CEO Profile: Vera Russo, Tony Pallet Inc.

Oct. 8, 2007
Loyal employees and loyal customers key to growth

Some employees really do stick around. At New Jersey-based Tony Pallet, Inc. you can find employees who began with the company 29 years ago. "Employee loyalty is one of the key factors in our success. Our customers like dealing with people they know and we are able to provide outstanding customer service," explains president Vera Russo. The company keeps very close to its customers and makes frequent visits.

"We are very lucky to have employees who don't view their jobs as 9-5. It's a group effort to sustain and build the business. Our weekly meetings are really brainstorming sessions," says Russo.

Tony Pallet has grown to become one of the largest operations on the East Coast handling over 1 million pallets per year. They specialize is custom made pallets using computerized software to match the mallet to the exact needs of the customer. They remanufacture, repair and recycle pallets. They also provide heat treating for their pallets to comply with government regulations, enacted last year, which require all wood packaging material to be heat-treated or fumigated with methyl bromide to prevent pest infestation.

See more on women in manufacturing, including additional articles and educational resources.
What's the key to her success? "Establishing a good reputation translates to success when I'm marketing my company. Everyone knows us," says Russo.
About the Author

Adrienne Selko | Senior Editor

Focus: Workforce, Talent 

Follow Me on Twitter: @ASelkoIW

Bio: Adrienne Selko has written about many topics over the 17 years she has been with the publication and currently focuses on workforce development strategies. Previously Adrienne was in corporate communications at a medical manufacturing company as well as a large regional bank. She is the author of Do I Have to Wear Garlic Around My Neck? which made the Cleveland Plain Dealer's best sellers list. She is also a senior editor at Material Handling & Logistics and EHS Today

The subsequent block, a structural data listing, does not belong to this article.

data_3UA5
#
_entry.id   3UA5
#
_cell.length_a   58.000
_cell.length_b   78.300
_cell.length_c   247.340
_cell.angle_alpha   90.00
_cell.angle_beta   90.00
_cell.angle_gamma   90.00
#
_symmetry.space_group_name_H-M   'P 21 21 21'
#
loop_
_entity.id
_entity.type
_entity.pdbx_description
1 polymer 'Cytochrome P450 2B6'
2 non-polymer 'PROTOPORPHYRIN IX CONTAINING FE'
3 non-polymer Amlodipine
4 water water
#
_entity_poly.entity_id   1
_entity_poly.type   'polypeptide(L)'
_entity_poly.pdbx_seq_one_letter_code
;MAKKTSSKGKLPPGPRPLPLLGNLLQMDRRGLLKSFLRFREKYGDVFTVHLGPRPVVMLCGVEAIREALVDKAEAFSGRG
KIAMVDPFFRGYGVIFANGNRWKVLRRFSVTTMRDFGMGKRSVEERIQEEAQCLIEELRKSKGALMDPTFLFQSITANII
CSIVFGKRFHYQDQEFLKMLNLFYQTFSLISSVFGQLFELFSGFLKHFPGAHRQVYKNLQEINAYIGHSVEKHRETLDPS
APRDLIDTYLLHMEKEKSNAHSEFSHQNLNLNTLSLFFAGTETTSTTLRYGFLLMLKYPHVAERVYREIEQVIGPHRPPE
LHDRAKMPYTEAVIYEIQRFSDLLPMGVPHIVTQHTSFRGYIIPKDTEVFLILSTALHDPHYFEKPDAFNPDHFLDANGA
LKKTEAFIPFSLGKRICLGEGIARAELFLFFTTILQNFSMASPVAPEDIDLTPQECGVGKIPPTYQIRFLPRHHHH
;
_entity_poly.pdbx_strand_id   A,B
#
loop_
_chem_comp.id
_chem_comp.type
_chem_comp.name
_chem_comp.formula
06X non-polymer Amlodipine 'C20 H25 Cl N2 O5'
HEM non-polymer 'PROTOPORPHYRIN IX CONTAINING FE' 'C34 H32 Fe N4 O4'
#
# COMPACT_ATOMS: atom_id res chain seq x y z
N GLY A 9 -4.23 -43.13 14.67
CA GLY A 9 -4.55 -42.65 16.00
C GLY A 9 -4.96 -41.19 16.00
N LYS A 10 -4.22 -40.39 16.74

Editorial mission statement: Manufacturing is the enviable position of creating products, processes and policies that solve the world’s problems. When the industry stepped up to manufacture what was necessary to combat the pandemic, it revealed its true nature. My goal is to showcase the sector’s ability to address a broad range of workforce issues including technology, training, diversity & inclusion, with a goal of enticing future generations to join this amazing sector.

Why I find manufacturing interesting: On my first day working for a company that made medical equipment such as MRIs, I toured the plant floor. On every wall was a photo of a person, mostly children. I asked my supervisor why this was the case and he said that the work we do at this company has saved these people’s lives. “We never forget how important our work is and everyone’s contribution to that.” From that moment on I was hooked on manufacturing.

I have talked with many people in this field who have transformed their own career development to assist others. For example, companies are hiring those with disabilities, those previously incarcerated and other talent pools that have been underutilized. I have talked with leaders who have brought out the best in their workforce, as well as employees doing their best work while doing good for the world. 

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